As none of the 17 out of hours centres had detected any of the telephone incognito standardised patients and different triagists handled 97% of all calls, we conclude that this study reflects the day to day performance of call handling at those centres.
Cases, protocols, and scenarios
Some members of the scenario panel considered case 2 (adult with nosebleed) as likely to be a frequently presented case but case 3 (as case 2 but with bruises) as quite uncommon. We decided to present this case, as it is an example of an uncommon but potentially life threatening symptom,30 31 which can be dealt with safely by adequate triage.
In our study many obligatory questions remained unasked, and triagists often asked questions that the protocol and scenario panels did not consider as required to determine an urgency level. This means that for telephone triage, history taking was often not carried out effectively. For instance, for the case of nosebleed triagists often asked the question: “Do you have an allergy or hypertension?” This shows that the triagist investigated a possible cause of nosebleed, which is not relevant for determining the degree of its urgency, whereas questions about bruises or the amount of blood loss were not asked.
Research shows that triagists often ask few questions and do not use or follow protocols.32 33 34 35 36 The safety of any care process is likely to be improved by following protocols, but little is known about what extent of improvement might occur. In our study the analysis of variance for obligatory questions asked compared with the standard showed that the overall mean significantly and substantially differed from 100%. Although agreed standards are seldom met, we conclude that the number of obligatory questions asked at the different out of hours centres was far too low to determine clinical urgency.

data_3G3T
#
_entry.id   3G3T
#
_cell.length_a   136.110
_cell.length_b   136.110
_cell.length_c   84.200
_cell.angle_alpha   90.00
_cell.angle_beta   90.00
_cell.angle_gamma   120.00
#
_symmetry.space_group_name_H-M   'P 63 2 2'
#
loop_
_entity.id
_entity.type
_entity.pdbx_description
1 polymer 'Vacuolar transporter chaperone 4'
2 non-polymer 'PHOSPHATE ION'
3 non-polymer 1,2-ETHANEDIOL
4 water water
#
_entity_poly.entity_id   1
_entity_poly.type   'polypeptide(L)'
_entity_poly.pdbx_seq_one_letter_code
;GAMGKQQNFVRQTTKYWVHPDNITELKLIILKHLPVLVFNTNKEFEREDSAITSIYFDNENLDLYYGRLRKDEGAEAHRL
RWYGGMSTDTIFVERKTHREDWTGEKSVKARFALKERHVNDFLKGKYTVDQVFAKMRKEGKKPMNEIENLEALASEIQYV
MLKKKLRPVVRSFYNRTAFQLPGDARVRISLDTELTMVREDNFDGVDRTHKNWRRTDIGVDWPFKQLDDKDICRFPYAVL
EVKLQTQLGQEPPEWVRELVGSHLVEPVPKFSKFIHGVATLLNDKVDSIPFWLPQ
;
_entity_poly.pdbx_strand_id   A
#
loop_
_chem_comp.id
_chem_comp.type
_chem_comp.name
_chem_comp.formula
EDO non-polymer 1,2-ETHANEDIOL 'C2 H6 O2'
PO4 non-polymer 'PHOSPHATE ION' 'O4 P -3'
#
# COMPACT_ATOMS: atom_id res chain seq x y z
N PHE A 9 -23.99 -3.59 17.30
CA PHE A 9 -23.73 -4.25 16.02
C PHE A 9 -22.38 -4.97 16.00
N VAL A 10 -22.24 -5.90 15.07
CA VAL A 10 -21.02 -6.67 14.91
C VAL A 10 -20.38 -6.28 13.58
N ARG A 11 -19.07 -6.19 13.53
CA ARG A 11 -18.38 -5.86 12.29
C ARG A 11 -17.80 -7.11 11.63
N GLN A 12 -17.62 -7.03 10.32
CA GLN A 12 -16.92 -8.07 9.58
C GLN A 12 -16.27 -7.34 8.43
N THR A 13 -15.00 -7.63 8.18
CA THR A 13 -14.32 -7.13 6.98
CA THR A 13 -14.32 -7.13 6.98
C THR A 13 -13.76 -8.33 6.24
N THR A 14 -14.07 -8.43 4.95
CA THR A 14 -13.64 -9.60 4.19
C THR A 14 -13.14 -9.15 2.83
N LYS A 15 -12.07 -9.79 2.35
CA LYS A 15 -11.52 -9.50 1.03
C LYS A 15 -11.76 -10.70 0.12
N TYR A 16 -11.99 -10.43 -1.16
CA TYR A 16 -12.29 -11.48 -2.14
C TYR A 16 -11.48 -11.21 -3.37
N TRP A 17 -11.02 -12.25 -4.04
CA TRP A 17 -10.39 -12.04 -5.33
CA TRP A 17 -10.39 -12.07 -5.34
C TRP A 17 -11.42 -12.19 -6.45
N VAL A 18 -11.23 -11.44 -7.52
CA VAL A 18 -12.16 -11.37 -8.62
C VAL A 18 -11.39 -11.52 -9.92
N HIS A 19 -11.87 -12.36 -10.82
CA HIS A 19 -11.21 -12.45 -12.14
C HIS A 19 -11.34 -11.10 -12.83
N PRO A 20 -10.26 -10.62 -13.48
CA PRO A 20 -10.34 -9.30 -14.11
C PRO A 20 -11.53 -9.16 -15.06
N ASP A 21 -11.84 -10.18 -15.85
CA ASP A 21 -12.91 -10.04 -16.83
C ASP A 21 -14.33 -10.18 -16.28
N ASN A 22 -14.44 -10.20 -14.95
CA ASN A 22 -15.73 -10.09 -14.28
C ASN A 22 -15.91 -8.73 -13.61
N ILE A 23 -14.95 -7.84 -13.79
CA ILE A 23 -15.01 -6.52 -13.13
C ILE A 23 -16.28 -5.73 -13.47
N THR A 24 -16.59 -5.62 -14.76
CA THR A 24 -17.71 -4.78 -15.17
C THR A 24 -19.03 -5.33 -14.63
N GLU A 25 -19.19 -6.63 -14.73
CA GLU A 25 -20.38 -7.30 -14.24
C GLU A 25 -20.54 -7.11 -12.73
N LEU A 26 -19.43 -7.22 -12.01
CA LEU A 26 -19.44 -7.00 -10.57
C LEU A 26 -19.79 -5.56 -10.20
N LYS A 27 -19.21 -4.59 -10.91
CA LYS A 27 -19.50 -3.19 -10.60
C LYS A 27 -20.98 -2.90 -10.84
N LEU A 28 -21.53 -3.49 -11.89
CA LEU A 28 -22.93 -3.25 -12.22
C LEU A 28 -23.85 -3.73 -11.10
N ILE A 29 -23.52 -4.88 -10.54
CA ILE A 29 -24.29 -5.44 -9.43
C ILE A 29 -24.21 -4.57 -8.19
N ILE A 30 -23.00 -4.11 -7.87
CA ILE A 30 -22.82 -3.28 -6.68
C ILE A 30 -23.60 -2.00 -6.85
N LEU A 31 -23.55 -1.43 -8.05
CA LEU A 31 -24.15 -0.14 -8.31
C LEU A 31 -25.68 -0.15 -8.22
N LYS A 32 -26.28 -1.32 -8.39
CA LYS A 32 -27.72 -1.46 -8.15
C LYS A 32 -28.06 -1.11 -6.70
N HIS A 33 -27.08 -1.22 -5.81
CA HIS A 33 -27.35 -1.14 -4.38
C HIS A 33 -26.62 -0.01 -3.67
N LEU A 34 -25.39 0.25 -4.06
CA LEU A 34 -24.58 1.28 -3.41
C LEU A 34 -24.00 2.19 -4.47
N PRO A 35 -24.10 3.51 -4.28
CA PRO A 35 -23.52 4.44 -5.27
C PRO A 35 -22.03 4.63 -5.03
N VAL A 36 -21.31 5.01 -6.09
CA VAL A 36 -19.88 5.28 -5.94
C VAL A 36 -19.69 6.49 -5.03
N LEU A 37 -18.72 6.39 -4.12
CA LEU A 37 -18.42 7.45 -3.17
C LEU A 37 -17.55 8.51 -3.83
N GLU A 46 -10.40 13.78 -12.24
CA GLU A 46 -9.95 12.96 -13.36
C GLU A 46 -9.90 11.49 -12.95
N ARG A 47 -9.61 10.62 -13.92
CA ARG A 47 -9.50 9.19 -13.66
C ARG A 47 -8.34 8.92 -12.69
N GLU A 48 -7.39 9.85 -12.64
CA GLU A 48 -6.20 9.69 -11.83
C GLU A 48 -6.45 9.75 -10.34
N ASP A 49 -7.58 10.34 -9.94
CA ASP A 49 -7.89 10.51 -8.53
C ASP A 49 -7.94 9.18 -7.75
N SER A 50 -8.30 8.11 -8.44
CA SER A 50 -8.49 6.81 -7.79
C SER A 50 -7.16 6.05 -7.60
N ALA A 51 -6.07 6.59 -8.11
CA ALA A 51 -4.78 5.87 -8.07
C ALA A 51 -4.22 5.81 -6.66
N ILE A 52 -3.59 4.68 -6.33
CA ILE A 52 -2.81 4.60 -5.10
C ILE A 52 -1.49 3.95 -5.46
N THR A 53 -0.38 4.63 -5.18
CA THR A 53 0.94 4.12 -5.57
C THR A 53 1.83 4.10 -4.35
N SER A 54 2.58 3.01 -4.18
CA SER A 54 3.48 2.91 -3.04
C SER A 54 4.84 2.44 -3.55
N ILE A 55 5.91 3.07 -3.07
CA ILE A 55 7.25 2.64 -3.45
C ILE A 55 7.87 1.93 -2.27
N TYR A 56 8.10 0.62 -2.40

Triagists at out of hours centre number 5 asked significantly more obligatory questions for all cases than did those at any other centre. However, this did not result in a higher number of appropriate outcomes than at the other centres. Determining the reason for this would need further investigation.
An example of misinterpretation of an answer took place on a Friday evening when the triagist of an out of hours centre said to the telephone incognito standardised patient with nosebleed (case 3): “You’d better see your doctor next week because you said you have a bleeding nose and several bruises, so there might be something wrong with your blood.” Our findings on (mis)interpretation of answers by triagists and general practitioners confirm that in addition to asking the right questions, understanding the relevance of the answers is equally important.
Triagists gave a small amount of home management and safety net advice relevant to the nature of the clinical problem presented. Further research is needed to investigate whether triagists are aware of the importance of this advice, especially if self care advice is given.